The first web page I had was mostly created by a friend of mine, back in 2003 when I was just getting started with using the internet. She had me make a sitemap/basic layout for the project, but she did most of the work. (She had the patience of a saint because my directions and preferences were extremely vague!)
At first, she did most of the updating for this site, but gradually, I started working on more things as I picked up more HTML and learned how to use ftp clients. I did not have Dreamweaver or any other web design software at the time. What I used was the “hand code everything into a text file, change it into an html file but save it as text” method. (I was frankly, a little bit scared of Dreamweaver at the time, and also, I could not afford it.)
The first design was very clunky with a very “personal home page with gifs” design. It was mostly organized with tables, because I was very hesitant to try using CSS. (And by hesitant, I actually mean that I was even more terrified and confused by CSS than I was by HTML, which I found to be extremely confusing.) There were also some readability problems, because I was using red text on a black background or white text on a black background. (If I recall correctly, I was also using Comic Sans. It kind of embarrassing how much I liked using Comic Sans back then.) It was a very 90s webpage.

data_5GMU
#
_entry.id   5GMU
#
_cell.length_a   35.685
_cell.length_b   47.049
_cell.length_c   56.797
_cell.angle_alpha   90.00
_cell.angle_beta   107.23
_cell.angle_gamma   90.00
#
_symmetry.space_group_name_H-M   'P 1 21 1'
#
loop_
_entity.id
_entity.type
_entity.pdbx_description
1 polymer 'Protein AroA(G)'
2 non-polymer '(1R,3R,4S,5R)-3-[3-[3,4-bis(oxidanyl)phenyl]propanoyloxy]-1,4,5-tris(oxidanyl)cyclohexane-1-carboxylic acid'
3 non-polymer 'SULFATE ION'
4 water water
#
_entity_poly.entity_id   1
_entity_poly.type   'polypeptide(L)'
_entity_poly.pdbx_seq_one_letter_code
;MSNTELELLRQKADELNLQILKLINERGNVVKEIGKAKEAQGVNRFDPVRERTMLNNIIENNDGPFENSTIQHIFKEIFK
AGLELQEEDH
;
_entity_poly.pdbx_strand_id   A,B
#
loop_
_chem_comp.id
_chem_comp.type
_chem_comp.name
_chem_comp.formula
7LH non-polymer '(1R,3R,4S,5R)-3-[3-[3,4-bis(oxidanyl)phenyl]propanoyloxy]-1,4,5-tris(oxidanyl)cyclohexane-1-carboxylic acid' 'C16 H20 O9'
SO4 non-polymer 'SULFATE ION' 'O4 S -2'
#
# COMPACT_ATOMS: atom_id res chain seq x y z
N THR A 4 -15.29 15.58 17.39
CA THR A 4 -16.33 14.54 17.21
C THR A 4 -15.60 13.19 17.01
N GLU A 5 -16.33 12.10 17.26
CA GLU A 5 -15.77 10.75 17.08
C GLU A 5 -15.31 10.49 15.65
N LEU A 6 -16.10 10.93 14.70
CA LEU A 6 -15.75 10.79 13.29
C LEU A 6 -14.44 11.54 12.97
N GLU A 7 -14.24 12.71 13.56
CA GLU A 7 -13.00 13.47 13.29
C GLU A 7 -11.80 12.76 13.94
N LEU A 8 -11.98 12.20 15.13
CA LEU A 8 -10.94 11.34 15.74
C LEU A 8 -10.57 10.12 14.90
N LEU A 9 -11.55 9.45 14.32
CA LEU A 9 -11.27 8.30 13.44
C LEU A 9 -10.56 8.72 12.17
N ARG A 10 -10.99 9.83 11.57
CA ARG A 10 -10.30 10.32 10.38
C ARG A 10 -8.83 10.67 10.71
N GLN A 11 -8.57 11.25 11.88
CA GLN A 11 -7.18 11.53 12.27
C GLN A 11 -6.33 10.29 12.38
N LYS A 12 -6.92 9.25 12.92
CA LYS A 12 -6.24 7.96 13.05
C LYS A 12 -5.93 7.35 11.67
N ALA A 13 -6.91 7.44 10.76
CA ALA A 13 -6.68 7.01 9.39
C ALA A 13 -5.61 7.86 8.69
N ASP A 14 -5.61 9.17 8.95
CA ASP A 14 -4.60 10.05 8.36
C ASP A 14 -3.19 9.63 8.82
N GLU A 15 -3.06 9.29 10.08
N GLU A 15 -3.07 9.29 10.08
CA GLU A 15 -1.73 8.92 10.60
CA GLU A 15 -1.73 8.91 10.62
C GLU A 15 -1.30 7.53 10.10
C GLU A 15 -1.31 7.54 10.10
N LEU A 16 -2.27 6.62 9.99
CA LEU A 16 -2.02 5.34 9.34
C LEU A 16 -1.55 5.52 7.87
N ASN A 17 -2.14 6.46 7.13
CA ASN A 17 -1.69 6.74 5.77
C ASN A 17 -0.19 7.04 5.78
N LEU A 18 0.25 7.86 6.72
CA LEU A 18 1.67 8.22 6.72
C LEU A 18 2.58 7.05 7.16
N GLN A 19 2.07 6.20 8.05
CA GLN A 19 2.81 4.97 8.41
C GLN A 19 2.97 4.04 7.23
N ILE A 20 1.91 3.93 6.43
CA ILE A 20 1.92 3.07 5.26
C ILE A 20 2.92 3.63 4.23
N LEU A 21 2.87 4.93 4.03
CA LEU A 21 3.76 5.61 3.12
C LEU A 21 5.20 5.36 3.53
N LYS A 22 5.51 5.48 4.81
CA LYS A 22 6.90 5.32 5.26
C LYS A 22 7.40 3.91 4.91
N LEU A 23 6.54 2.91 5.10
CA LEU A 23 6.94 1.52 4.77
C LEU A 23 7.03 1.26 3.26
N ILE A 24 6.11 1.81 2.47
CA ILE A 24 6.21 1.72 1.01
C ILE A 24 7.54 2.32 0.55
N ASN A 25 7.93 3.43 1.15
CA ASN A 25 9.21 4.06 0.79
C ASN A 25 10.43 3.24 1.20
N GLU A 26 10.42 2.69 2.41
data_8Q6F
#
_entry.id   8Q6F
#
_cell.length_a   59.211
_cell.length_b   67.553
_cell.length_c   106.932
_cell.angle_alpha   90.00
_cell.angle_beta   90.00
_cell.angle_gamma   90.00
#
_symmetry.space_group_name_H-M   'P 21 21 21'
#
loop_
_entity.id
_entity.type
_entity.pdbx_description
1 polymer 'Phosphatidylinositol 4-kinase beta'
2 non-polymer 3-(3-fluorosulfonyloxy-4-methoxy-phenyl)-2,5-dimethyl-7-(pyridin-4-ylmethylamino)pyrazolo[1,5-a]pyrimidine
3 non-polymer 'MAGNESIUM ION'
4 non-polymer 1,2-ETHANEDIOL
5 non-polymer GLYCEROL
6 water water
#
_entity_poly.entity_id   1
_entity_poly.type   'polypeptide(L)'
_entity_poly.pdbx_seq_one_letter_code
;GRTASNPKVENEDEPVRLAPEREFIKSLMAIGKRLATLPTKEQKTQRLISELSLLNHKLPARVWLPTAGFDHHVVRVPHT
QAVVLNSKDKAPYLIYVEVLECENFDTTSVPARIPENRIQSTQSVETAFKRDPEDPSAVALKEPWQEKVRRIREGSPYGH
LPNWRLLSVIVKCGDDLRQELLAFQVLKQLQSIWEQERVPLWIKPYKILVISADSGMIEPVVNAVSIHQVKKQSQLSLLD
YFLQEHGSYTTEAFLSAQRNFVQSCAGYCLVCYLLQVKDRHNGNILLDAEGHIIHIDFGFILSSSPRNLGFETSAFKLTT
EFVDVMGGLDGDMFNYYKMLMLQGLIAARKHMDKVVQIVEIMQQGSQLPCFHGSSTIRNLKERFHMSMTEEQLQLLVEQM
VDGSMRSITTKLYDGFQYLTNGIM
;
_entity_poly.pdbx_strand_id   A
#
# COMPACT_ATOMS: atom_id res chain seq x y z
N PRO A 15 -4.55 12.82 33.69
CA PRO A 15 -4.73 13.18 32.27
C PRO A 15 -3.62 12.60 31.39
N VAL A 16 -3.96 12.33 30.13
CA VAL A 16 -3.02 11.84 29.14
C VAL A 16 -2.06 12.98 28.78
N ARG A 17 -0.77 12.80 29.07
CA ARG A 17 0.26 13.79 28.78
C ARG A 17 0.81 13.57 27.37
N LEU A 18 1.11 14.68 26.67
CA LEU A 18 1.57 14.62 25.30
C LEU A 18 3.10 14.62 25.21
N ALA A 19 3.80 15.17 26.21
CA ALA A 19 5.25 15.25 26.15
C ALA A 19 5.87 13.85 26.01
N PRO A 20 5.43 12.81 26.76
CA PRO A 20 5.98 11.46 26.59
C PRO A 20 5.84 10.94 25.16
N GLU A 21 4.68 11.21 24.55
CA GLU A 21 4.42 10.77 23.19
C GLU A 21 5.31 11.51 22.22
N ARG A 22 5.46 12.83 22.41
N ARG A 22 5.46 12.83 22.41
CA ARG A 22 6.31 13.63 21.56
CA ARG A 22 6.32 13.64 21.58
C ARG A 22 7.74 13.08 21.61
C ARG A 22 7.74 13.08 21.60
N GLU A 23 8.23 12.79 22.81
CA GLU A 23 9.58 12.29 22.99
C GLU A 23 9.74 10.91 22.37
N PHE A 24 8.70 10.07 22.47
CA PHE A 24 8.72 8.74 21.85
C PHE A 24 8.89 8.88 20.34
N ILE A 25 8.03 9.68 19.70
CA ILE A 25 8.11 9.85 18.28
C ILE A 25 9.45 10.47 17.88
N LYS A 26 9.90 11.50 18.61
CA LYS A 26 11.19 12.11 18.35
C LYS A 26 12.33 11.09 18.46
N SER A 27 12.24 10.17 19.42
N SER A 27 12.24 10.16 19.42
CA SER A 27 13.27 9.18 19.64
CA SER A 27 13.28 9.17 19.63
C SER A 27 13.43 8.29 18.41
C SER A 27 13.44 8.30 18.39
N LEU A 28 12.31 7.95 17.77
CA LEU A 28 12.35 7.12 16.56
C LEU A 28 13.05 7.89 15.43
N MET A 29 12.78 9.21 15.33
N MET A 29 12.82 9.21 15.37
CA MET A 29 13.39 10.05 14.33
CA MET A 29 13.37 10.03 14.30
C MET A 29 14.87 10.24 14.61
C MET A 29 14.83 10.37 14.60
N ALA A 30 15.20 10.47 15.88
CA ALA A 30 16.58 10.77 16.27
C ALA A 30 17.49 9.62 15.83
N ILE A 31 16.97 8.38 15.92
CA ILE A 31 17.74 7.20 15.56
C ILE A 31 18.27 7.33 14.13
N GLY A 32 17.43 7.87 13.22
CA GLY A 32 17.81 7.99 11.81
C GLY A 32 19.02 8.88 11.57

The second and third editions followed the same format, though I dropped some of the images I had been using, and changed the font. The second edition was mostly a color overhaul where I concentrated on making things as readable as possible. The third edition, which I never really completed due to school, was the first time I started using CSS.
What I mostly learned from these experiences is that planning and organization is extremely important! My first website was a fan and writing site for TV shows I was watching. Because I didn’t have a clear idea of how to create a site map, I had to keep revising the navigation for my web page every time I added a show. (By “didn’t have a clear idea,” I actually mean I didn’t think it was necessary because I didn’t think the website was going to be that big!) I think I was able to successfully apply what I learned on my own when I was in the Web Design program, even though I was (and still am) a little shaky with my HTML and CSS skills. (This is something that can be improved by practice. Now if I knew what I wanted to do by way of practice...)